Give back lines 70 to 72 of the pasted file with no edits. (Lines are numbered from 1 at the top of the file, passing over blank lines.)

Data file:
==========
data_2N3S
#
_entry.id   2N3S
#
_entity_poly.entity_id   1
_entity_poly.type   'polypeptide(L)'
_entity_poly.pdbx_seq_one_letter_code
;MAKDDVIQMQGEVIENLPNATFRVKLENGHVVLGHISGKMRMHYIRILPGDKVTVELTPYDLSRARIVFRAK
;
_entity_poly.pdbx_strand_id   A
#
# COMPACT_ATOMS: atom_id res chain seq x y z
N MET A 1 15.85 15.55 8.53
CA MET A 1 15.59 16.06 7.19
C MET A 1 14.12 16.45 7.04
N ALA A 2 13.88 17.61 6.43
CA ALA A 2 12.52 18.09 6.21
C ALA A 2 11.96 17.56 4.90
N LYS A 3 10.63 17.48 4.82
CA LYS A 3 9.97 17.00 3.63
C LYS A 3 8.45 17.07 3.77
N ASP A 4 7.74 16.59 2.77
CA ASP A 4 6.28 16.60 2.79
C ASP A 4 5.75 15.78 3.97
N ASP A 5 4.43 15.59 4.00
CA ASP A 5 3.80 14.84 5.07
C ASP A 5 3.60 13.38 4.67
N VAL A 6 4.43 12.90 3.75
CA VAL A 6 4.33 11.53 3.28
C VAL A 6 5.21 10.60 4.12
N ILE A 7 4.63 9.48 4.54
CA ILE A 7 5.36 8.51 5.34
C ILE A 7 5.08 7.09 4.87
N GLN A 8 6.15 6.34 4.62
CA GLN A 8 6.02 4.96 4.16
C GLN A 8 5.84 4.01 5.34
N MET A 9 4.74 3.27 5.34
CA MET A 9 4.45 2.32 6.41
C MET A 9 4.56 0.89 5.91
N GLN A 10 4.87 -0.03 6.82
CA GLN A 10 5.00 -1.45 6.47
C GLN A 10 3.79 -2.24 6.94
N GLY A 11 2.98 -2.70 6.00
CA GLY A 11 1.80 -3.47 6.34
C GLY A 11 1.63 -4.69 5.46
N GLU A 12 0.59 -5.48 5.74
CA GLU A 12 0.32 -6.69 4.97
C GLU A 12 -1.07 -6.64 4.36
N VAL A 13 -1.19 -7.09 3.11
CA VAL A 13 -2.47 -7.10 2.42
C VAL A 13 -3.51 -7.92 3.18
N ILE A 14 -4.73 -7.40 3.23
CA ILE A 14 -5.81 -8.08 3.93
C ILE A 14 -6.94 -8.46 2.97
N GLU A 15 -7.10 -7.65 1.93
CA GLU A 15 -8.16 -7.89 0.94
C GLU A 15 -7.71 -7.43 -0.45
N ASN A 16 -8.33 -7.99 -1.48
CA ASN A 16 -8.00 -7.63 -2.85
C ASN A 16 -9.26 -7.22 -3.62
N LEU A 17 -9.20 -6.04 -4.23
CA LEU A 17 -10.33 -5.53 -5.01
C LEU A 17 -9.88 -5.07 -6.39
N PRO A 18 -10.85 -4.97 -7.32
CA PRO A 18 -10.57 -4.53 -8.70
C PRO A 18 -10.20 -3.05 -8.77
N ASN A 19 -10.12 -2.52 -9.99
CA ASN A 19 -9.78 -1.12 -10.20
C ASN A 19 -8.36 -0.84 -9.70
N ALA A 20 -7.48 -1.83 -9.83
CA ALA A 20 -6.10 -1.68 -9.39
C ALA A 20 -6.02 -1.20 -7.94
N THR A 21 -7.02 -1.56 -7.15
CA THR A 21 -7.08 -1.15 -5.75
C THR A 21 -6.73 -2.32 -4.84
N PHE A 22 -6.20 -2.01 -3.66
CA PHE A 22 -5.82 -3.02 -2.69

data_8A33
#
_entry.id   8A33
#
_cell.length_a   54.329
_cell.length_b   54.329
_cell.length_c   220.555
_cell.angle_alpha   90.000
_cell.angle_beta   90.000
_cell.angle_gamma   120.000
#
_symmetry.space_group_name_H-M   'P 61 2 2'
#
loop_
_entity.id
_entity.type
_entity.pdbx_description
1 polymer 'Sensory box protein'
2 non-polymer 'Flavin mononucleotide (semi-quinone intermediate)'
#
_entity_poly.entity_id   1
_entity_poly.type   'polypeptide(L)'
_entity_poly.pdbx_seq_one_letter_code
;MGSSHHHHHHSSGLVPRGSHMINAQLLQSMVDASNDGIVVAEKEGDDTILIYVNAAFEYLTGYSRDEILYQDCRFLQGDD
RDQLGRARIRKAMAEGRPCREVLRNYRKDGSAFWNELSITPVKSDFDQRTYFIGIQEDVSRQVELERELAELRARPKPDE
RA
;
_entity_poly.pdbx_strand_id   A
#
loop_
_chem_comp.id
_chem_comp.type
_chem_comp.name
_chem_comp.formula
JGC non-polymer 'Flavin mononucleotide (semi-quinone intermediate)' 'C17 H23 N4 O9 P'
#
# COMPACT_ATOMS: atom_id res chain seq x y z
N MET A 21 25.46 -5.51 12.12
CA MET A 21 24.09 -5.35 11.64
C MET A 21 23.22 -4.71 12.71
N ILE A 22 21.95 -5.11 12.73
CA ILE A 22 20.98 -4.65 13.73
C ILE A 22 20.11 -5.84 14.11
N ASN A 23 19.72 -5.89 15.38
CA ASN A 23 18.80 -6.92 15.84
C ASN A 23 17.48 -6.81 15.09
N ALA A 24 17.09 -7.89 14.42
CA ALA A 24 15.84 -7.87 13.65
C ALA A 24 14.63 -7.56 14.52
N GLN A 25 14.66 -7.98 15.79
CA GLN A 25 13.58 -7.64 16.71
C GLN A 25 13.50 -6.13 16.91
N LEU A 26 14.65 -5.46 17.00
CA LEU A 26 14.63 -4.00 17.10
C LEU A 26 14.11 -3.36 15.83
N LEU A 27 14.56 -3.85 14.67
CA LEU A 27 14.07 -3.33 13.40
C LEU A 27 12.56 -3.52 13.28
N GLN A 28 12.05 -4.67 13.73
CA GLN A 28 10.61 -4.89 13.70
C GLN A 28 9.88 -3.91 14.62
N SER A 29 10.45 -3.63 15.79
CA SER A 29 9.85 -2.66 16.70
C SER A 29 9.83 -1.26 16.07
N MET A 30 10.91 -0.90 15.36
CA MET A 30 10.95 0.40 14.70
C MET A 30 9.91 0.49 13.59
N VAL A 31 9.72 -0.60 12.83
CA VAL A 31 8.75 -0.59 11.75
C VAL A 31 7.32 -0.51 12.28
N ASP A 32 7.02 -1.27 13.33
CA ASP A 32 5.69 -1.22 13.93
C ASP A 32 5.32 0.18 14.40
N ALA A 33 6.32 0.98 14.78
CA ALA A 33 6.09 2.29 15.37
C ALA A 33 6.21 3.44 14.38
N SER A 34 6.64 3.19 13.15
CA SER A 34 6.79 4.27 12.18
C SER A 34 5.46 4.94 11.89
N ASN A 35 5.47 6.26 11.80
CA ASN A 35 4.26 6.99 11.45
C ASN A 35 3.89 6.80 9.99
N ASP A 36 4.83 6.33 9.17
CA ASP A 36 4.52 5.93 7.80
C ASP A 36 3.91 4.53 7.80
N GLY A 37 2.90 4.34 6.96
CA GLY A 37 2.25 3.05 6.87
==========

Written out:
N ALA A 20 -7.48 -1.83 -9.83
CA ALA A 20 -6.10 -1.68 -9.39
C ALA A 20 -6.02 -1.20 -7.94